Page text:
Travel Guide 2015

Alhambra, Granada. Photo by Alejandro Mantecón
Alhambra. Granada, Spain. Photo by Alejandro Mantecón

Spring Break should not be spoiled on pizza bagels and “Friends” reruns. Alright, maybe it should—but in case you get tired of watching Ross and Rachel break up, get back together and then break up again, you might want to prepare a backup plan. This year we asked our staff to share their most memorable travel experiences, and per request, they have divulged some must-see locales. Whether you’re itching to take a plane to Shanghai to see the cityscape from The Bund skyscraper, or you’d prefer to stay put on the California coast browsing State Street in neighboring Santa Barbara, you can read all about it here. The world is here for you to explore, so please, do consider getting up off the couch. We promise it will be there when you return.

Granada, Spain

by Nathan Cook

Fun fact: Granada, in southern Spain, is in the heartland of “tapas.” In many of its restaurants, when you order a drink, you get free food with it, and the more drinks, the more food!

As the last bastion of the multicultural caliphate in Spain, Granada has always occupied a romantic place in the Spanish cultural consciousness. Granada is dominated by the bright red and fantastical Alhambra — crouching on a hill over twisty Moorish market streets and broad boulevards. The city is a contradiction, with an intensely personal and intimate layout, clustered around two neighboring hills with a small valley in between, contrasted with ample opportunities for sightseeing, hiking and relaxing in southern Spanish style. With the tombs of the Catholic conquerors of Spain, Ferdinand and Isabella, just a stone’s throw from the traditional caliphate-era Albaycin, Granada in many ways is both the most solidly Catholic and Spanish of cities, as well as the last representative of a lost and poetic Moorish style.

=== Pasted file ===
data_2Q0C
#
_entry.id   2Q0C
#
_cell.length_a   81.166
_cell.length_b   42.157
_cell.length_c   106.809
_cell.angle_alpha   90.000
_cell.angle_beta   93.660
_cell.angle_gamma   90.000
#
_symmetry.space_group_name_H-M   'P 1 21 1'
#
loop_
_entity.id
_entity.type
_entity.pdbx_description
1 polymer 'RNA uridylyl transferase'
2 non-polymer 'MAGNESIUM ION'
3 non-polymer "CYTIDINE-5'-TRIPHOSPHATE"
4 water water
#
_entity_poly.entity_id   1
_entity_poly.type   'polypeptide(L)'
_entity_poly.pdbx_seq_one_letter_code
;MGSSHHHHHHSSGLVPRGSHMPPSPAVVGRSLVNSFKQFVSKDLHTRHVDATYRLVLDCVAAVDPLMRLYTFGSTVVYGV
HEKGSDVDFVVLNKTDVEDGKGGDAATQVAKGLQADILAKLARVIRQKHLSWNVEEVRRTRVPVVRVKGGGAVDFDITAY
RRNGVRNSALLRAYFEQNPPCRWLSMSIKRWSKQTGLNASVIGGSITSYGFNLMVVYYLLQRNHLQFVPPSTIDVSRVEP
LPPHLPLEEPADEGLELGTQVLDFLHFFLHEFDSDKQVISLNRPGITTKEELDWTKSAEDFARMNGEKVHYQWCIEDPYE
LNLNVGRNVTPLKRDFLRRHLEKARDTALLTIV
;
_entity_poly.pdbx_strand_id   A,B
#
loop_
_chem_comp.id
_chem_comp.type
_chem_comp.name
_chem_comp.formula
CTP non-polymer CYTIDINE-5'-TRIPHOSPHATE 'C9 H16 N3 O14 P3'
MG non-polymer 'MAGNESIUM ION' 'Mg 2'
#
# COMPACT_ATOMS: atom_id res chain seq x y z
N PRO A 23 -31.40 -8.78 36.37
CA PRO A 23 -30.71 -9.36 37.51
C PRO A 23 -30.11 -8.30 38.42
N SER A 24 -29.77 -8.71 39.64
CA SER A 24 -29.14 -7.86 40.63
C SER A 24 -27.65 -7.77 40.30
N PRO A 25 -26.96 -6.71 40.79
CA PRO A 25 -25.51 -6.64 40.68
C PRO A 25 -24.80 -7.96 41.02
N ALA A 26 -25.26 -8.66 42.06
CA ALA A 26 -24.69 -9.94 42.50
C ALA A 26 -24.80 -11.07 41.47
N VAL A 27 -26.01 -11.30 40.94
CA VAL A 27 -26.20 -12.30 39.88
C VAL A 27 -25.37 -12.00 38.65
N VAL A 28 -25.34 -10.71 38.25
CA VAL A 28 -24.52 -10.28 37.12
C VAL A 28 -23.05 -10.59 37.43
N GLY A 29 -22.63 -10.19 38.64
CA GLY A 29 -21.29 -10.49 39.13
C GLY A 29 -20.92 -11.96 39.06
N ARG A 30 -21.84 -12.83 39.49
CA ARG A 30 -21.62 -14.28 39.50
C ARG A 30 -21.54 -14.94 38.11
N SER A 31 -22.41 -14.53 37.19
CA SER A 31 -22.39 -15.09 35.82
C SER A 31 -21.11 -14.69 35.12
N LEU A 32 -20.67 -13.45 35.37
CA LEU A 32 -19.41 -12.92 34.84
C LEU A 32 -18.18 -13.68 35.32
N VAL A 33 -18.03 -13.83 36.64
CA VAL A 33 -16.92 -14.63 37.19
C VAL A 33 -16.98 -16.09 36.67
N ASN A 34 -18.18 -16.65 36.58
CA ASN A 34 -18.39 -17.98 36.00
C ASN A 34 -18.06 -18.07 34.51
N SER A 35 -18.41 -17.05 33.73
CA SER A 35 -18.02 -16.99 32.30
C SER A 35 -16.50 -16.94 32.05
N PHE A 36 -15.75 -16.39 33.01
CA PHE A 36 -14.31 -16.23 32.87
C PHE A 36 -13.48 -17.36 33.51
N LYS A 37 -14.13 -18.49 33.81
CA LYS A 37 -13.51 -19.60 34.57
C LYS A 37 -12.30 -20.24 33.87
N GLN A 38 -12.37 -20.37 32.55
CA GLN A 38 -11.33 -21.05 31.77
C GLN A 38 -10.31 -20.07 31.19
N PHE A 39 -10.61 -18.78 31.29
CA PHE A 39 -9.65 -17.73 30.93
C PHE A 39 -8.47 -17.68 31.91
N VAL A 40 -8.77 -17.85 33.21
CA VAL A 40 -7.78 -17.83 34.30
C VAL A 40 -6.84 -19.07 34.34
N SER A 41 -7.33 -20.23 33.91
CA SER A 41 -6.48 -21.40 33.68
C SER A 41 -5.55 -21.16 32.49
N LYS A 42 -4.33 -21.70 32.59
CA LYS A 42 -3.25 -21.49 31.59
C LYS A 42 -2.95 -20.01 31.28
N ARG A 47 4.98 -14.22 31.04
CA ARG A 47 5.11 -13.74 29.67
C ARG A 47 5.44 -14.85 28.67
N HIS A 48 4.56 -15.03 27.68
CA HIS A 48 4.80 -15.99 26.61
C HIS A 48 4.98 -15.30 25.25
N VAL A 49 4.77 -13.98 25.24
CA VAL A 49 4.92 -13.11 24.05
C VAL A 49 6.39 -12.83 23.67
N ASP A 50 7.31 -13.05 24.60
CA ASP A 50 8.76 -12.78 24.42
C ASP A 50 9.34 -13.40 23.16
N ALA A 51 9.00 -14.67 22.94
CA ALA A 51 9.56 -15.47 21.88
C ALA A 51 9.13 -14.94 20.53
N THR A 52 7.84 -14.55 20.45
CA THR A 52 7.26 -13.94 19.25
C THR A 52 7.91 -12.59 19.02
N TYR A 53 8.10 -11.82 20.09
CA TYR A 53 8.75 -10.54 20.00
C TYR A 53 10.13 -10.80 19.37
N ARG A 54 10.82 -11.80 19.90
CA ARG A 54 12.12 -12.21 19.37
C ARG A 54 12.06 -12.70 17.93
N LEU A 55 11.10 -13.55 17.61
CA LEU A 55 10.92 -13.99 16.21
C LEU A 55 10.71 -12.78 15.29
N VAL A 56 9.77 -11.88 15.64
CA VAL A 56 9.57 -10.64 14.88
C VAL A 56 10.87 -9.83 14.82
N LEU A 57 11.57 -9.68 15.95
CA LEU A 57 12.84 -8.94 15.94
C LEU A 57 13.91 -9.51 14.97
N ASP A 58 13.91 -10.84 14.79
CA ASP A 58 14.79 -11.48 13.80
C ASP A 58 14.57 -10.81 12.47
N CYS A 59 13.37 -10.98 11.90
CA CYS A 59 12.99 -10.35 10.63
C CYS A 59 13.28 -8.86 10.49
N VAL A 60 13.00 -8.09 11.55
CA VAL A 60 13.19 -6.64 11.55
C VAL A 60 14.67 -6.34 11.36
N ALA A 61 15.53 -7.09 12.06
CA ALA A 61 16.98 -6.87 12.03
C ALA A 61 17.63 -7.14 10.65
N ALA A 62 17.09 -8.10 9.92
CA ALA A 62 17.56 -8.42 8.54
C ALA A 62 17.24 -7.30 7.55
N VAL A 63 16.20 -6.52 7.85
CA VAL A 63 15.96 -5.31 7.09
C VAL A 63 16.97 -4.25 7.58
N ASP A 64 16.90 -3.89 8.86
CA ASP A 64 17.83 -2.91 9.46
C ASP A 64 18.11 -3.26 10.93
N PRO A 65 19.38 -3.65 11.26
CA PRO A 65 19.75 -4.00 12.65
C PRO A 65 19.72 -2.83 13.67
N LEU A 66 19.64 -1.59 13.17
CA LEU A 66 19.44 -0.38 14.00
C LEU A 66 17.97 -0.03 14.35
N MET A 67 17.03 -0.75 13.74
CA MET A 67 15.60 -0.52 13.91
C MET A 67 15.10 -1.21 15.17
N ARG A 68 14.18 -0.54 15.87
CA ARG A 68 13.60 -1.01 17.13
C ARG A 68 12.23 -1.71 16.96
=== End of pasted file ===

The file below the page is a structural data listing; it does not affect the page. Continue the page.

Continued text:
Washington, D.C.

by Devon Munos

Fun Fact: The White House was actually burned down during the War of 1812 and then rebuilt.

I’m sure you’ve heard that it is your civic duty to the nation to see its capital —and you may have even gone on a school trip to see it when you were younger — but Washington, D.C. has more to offer than an obligatory walk through history. D.C. offers a different way of living and an intricate subway system that can take you anywhere you want to go. Should you decide to move above ground, in just a short distance, you can find tons of places to eat, hit multiple national monuments and even run into a state official or two (#selfieopportunity). The capital even has an amazing nightlife that includes everything from clubs to sports bars and karaoke. It is a beautiful place to visit during the winter while it’s covered in snow or in the spring when it’s sunny and the cherry trees have blossomed. Washington, D.C. should always make your list of top places to visit.

Santa Barbara

by Devon Munos

Fun Fact: Mission Santa Barbara is one of the oldest edifices in California.